The Real Story Behind the Movie Trumbo

3 minute read

In the new film Trumbo, Bryan Cranston plays the title character, Dalton Trumbo, one of the “Hollywood ten” blacklisted for refusing to cooperate with Congress’ anti-Communist witch hunt during the Cold War. A look at Trumbo’s actual biography reveals that this is one of the cases where the truth of his life was crazier than anything made up by a screenwriter—even one as talented as him.

The topsy-turvy tale began in 1947, when Trumbo was summoned to appear before the House Un-American Activities Committee and asked whether he had ever been a Communist. “You must have some reason,” he responded, as TIME later noted, “for asking that.” Things only got crazier from there:

Soon after Trumbo’s congressional appearance, the leading Hollywood producers blacklisted the “unfriendly ten” and all others who might refuse to talk straight to Congress. The list soon grew to about 250 names. Trumbo and others became faceless talents, selling their scripts on the black market. Actors and directors were unlucky, he wrote bitterly in 1957, but all a writer needed was “paper, a pencil, and a nice clean cell.”

Trumbo got the cell in 1950, spent ten months at the federal penitentiary in Ashland, Ky. for contempt of Congress. He took pleasure in sharing the exercise yard with ex-Congressman Andy May (defense bribes) and even more pleasure in the news that at the Danbury, Conn., pen the Hollywood Ten’s Lester Cole and Ring Lardner Jr. were fellow inmates of ex-Congressman J. Parnell Thomas (padded office payroll), chairman of the House Un-American Activities Committee during those 1947 hearings. “Almost every jail in the country during that curious time,” wrote Trumbo later, “found Congressman and contemptee standing cheek by jowl in the chow line, all their old malignities dissolved in common hunger for a few more of them there beans.”

In jail and out, in Hollywood and during a self-imposed exile in Mexico, Dalton Trumbo wrote some 30 movies under assorted pseudonyms. He refuses to say what they were, but during the 1957 Academy Award ceremonies, Robert Rich was announced as the writer of the year’s best original screen play, The Brave One. No Robert Rich came forward to accept the award; eventually, Trumbo was identified as the writer. He is now so fond of the name that, for nostalgia’s sake, he plans to use it again from time to time.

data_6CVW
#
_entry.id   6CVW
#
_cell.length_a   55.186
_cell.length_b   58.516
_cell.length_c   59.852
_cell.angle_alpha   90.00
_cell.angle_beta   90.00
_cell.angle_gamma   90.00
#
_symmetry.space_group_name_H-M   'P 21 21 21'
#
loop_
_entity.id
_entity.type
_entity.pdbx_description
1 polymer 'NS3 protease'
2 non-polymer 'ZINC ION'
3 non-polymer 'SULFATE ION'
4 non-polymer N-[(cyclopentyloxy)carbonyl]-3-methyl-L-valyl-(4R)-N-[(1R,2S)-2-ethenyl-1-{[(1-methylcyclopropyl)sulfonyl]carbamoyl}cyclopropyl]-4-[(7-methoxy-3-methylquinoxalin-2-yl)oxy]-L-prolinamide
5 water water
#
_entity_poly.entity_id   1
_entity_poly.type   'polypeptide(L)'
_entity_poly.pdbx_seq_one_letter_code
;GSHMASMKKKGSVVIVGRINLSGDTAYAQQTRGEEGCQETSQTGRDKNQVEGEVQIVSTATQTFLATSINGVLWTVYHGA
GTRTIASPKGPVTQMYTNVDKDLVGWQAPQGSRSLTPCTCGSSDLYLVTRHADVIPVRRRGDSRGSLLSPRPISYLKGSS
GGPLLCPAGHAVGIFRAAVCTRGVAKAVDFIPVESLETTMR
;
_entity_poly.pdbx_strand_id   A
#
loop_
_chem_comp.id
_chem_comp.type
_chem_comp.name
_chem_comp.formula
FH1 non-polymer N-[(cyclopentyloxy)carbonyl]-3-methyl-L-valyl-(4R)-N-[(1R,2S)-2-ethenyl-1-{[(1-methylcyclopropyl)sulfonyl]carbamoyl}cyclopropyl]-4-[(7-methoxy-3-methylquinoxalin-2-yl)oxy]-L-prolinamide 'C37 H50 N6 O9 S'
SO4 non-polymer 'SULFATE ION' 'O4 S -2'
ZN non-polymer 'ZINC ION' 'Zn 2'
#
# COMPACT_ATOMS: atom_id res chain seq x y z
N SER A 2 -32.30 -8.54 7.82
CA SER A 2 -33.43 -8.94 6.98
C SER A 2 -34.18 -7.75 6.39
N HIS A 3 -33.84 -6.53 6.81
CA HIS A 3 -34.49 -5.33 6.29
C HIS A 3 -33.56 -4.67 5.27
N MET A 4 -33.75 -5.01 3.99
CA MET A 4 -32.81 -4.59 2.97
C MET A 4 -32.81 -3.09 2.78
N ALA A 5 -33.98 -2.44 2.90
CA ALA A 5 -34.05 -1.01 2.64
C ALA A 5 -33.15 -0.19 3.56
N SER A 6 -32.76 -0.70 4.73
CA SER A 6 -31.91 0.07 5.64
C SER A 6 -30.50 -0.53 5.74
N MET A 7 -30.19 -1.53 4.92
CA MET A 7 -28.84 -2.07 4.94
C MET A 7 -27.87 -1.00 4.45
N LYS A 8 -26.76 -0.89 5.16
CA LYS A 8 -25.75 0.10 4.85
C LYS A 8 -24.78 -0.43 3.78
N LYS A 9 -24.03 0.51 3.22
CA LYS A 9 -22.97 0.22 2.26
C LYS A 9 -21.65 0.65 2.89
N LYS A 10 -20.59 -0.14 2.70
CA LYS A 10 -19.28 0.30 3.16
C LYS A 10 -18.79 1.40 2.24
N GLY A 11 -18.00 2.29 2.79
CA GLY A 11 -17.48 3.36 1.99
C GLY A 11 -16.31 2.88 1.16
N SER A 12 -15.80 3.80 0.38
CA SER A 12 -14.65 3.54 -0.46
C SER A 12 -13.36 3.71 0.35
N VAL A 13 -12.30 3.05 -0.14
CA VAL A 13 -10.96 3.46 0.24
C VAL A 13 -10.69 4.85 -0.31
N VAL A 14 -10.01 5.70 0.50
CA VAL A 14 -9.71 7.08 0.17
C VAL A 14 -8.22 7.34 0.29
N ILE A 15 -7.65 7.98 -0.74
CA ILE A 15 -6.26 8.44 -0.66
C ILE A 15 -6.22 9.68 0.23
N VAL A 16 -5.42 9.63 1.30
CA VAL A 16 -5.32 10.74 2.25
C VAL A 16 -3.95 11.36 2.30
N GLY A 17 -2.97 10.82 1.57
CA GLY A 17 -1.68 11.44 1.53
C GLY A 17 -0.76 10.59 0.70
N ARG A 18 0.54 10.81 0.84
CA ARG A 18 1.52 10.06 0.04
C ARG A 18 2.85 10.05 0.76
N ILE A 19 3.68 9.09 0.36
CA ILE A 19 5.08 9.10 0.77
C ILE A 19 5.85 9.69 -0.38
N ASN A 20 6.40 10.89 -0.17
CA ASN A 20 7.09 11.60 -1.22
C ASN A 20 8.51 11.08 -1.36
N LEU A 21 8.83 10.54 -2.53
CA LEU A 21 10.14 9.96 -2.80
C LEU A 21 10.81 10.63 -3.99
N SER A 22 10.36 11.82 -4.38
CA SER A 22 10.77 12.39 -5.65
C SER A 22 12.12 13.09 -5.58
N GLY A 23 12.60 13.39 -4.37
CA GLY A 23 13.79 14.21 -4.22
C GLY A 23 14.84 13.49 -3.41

In 1960, Trumbo returned triumphantly to the spotlight with the films Exodus and Spartacus. TIME joked that “The Academy of Motion Picture Arts and Sciences will have to strain to avoid awarding him an Oscar next spring.”

Read the full profile of Trumbo, here in the TIME Vault: Out of the Shadows

Dalton Trumbo, 1957

Dalton Trumbo
Screenwriter Dalton Trumbo holds his finger up to lips as if to say "quiet." John Swope—The LIFE Images Collection/Getty Images
Dalton Trumbo
Trumbo holds a cigarette and purses his lips at the pet bird perched on his chest.John Swope—The LIFE Images Collection/Getty Images
Dalton Trumbo
Caption from LIFE. Happy suspect Dalton Trumbo lives quietly, is rumored to write scripts under assumed names.John Swope—The LIFE Images Collection/Getty Images
Dalton Trumbo
Trumbo sits at his desk with his pet bird. John Swope—The LIFE Images Collection/Getty Images
Dalton Trumbo
Trumbo and his bird.John Swope—The LIFE Images Collection/Getty Images
Dalton Trumbo
Trumbo gazes thoughtfully at his pet bird, perched on a lamp. John Swope—The LIFE Images Collection/Getty Images

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